February 27, 2021

Panama and China to the third round of free trade agreement negotiations

Panama and China to the third round of free trade agreement negotiations



Panama and China will begin this Tuesday in the Panamanian capital the third round of negotiations for the signing of a free trade agreement (FTA), one year and four months after having entered into diplomatic relations.

The Ministry of Commerce and Industry (MICI) of Panama explained today that the delegations of both countries will discuss during this new stage essential aspects such as trade barriers, customs procedures, intellectual property or electronic commerce.

"We reached the third round after two intense rounds in which the negotiating teams have managed to agree on important aspects, both in form and substance," said Minister of Commerce and Industry Augusto Arosemena in a statement.

The governments of both countries officially launched negotiations on June 12 at a ceremony in Beijing, coinciding with the first anniversary of the establishment of diplomatic relations.

Panama decided in June 2017 to break with Taiwan and recognize the principle of "one China", thus becoming the second Central American country, after Costa Rica, to establish diplomatic relations with the Asian giant.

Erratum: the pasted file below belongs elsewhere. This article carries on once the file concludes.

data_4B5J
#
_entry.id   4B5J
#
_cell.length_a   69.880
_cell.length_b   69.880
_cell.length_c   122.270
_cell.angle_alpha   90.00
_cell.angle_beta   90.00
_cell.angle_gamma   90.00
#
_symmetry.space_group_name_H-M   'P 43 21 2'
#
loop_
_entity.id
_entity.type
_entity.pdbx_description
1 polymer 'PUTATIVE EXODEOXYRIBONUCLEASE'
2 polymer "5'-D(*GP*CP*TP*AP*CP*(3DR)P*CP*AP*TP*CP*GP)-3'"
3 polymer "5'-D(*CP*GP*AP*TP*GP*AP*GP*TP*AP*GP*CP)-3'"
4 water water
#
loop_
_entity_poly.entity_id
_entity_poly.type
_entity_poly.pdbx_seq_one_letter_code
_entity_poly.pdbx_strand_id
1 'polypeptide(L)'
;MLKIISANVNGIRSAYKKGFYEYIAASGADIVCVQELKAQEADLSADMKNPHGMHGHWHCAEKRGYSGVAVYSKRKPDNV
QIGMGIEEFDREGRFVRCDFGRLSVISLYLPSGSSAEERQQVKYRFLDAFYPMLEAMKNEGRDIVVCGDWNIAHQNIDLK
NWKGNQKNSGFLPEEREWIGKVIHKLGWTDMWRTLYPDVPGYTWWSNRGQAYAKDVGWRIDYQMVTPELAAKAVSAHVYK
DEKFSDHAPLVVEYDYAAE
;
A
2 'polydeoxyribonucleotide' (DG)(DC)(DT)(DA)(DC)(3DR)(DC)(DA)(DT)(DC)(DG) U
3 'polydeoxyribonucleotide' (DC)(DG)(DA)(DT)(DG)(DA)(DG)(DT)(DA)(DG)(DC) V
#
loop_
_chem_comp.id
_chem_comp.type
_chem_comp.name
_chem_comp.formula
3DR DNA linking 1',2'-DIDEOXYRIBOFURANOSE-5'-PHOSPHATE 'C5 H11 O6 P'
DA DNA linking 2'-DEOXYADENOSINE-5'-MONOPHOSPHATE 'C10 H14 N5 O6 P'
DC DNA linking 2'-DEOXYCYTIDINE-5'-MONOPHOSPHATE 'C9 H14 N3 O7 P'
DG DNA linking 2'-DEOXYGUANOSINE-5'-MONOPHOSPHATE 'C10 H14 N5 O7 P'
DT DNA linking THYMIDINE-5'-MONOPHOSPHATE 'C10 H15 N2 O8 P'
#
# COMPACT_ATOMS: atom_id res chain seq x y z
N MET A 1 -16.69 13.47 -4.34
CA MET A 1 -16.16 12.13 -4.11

The diplomatic turn of Panama and other countries in the region, such as the Dominican Republic and El Salvador, caused the government of US President Donald Trump to call his diplomatic representatives in those countries for consultations on August 7.

Panama and China already had an important trade exchange before establishing diplomatic relations, but it is expected a remarkable growth after the FTA.

Last year, Panama imported goods and services from China worth 1,344 million dollars and exported products worth 42.6 million dollars, including coffee, cattle skins and fishmeal, according to official data.

The Asian country is the first supplier of the Colon Free Zone, the largest free zone in the hemisphere, located in the Panamanian Caribbean, and the second most important user of the Panama Canal, through which passes about 6 percent of trade world, after the United States.

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